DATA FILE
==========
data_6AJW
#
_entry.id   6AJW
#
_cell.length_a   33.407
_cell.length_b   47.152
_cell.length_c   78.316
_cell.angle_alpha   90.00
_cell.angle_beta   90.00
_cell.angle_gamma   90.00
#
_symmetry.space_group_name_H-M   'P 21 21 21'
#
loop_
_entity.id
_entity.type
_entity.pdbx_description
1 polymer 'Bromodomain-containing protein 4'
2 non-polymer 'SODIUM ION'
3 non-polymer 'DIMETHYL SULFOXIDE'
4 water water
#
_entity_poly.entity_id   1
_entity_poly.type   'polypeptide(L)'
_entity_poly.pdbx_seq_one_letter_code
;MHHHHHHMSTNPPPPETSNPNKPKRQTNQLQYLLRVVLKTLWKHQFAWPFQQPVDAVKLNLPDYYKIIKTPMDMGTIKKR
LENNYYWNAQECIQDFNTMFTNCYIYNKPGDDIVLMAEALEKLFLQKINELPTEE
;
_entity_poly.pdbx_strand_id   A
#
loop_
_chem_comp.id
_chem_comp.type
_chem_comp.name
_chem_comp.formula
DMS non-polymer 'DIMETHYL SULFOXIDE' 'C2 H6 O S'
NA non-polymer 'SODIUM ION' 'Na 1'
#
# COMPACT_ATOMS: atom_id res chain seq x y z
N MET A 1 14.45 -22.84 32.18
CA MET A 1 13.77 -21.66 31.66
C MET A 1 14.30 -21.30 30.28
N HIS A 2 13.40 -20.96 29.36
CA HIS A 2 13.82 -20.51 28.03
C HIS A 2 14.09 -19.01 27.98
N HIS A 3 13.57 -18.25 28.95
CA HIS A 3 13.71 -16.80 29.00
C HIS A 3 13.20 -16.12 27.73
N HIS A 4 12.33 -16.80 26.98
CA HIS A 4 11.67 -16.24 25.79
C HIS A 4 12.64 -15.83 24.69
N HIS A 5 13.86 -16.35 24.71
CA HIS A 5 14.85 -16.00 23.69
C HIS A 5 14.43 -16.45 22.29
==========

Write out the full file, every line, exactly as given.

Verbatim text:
data_6AJW
#
_entry.id   6AJW
#
_cell.length_a   33.407
_cell.length_b   47.152
_cell.length_c   78.316
_cell.angle_alpha   90.00
_cell.angle_beta   90.00
_cell.angle_gamma   90.00
#
_symmetry.space_group_name_H-M   'P 21 21 21'
#
loop_
_entity.id
_entity.type
_entity.pdbx_description
1 polymer 'Bromodomain-containing protein 4'
2 non-polymer 'SODIUM ION'
3 non-polymer 'DIMETHYL SULFOXIDE'
4 water water
#
_entity_poly.entity_id   1
_entity_poly.type   'polypeptide(L)'
_entity_poly.pdbx_seq_one_letter_code
;MHHHHHHMSTNPPPPETSNPNKPKRQTNQLQYLLRVVLKTLWKHQFAWPFQQPVDAVKLNLPDYYKIIKTPMDMGTIKKR
LENNYYWNAQECIQDFNTMFTNCYIYNKPGDDIVLMAEALEKLFLQKINELPTEE
;
_entity_poly.pdbx_strand_id   A
#
loop_
_chem_comp.id
_chem_comp.type
_chem_comp.name
_chem_comp.formula
DMS non-polymer 'DIMETHYL SULFOXIDE' 'C2 H6 O S'
NA non-polymer 'SODIUM ION' 'Na 1'
#
# COMPACT_ATOMS: atom_id res chain seq x y z
N MET A 1 14.45 -22.84 32.18
CA MET A 1 13.77 -21.66 31.66
C MET A 1 14.30 -21.30 30.28
N HIS A 2 13.40 -20.96 29.36
CA HIS A 2 13.82 -20.51 28.03
C HIS A 2 14.09 -19.01 27.98
N HIS A 3 13.57 -18.25 28.95
CA HIS A 3 13.71 -16.80 29.00
C HIS A 3 13.20 -16.12 27.73
N HIS A 4 12.33 -16.80 26.98
CA HIS A 4 11.67 -16.24 25.79
C HIS A 4 12.64 -15.83 24.69
N HIS A 5 13.86 -16.35 24.71
CA HIS A 5 14.85 -16.00 23.69
C HIS A 5 14.43 -16.45 22.29